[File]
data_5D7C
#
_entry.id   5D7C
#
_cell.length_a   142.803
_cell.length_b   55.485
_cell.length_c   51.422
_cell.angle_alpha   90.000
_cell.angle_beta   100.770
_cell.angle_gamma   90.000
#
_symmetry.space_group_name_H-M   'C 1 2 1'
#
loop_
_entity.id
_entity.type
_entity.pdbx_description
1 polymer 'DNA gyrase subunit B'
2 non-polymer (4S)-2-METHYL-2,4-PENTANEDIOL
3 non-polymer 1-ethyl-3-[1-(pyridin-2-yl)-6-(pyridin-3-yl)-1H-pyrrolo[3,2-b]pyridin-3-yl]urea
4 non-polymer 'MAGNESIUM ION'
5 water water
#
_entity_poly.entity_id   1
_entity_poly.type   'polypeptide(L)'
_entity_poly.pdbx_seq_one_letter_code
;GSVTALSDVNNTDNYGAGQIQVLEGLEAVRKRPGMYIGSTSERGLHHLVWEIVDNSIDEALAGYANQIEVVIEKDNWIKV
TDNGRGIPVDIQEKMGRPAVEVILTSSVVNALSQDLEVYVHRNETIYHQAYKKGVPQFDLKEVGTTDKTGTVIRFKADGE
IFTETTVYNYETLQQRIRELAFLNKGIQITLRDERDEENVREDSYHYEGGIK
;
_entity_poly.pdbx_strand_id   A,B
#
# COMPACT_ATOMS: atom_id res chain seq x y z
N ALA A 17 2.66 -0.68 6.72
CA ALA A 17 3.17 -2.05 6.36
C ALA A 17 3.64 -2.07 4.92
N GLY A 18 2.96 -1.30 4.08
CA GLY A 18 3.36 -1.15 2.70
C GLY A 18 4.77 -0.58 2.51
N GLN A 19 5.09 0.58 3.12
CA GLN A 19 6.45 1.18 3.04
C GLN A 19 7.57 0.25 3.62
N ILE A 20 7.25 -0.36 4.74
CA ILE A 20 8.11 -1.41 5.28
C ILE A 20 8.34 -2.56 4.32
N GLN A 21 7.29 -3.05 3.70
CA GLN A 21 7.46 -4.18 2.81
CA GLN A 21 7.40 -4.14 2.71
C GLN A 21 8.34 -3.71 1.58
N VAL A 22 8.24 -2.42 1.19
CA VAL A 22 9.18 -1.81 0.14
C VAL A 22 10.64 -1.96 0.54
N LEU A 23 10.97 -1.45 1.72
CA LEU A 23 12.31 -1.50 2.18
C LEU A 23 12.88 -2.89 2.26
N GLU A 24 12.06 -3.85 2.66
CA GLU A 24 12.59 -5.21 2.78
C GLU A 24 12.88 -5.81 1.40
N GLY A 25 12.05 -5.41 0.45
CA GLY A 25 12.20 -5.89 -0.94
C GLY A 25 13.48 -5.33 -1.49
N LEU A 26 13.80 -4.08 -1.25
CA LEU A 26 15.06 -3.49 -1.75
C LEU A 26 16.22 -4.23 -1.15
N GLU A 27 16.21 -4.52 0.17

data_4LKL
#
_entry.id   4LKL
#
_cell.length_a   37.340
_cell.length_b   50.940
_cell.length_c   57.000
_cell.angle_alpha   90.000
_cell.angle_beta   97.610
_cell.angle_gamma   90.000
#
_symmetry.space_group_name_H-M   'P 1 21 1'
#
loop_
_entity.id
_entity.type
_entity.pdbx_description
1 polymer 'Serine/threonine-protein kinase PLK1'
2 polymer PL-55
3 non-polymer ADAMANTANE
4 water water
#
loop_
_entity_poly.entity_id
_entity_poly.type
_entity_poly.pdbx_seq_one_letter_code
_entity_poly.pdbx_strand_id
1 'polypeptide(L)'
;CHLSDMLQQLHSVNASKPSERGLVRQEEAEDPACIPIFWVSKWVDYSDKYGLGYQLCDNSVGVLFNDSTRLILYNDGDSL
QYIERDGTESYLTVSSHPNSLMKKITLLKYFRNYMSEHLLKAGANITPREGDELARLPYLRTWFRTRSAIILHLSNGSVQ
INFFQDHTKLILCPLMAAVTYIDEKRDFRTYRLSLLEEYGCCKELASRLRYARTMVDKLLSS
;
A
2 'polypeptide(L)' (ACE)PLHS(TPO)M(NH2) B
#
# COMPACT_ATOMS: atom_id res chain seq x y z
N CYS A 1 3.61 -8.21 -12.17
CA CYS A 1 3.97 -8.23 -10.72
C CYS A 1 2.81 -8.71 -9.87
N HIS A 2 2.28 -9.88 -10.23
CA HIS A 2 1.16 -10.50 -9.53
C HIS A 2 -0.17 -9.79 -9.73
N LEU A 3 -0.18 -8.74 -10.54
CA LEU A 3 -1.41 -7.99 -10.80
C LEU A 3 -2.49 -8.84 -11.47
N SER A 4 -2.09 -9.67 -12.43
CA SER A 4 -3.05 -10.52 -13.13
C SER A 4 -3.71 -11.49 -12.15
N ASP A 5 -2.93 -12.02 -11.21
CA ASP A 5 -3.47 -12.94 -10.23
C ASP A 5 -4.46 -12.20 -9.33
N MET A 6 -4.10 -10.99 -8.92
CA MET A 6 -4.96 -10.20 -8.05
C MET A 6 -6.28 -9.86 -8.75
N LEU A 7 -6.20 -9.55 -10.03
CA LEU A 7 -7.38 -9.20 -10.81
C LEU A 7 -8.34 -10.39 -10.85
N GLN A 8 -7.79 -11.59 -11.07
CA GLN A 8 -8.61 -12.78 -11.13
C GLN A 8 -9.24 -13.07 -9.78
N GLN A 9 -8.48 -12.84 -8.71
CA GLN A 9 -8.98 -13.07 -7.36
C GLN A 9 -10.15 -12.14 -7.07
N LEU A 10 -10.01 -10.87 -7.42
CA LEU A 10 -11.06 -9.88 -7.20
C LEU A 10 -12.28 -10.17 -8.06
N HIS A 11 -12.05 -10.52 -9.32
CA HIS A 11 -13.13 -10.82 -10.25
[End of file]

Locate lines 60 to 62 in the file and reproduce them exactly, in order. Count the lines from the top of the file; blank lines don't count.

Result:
CA GLY A 25 12.20 -5.89 -0.94
C GLY A 25 13.48 -5.33 -1.49
N LEU A 26 13.80 -4.08 -1.25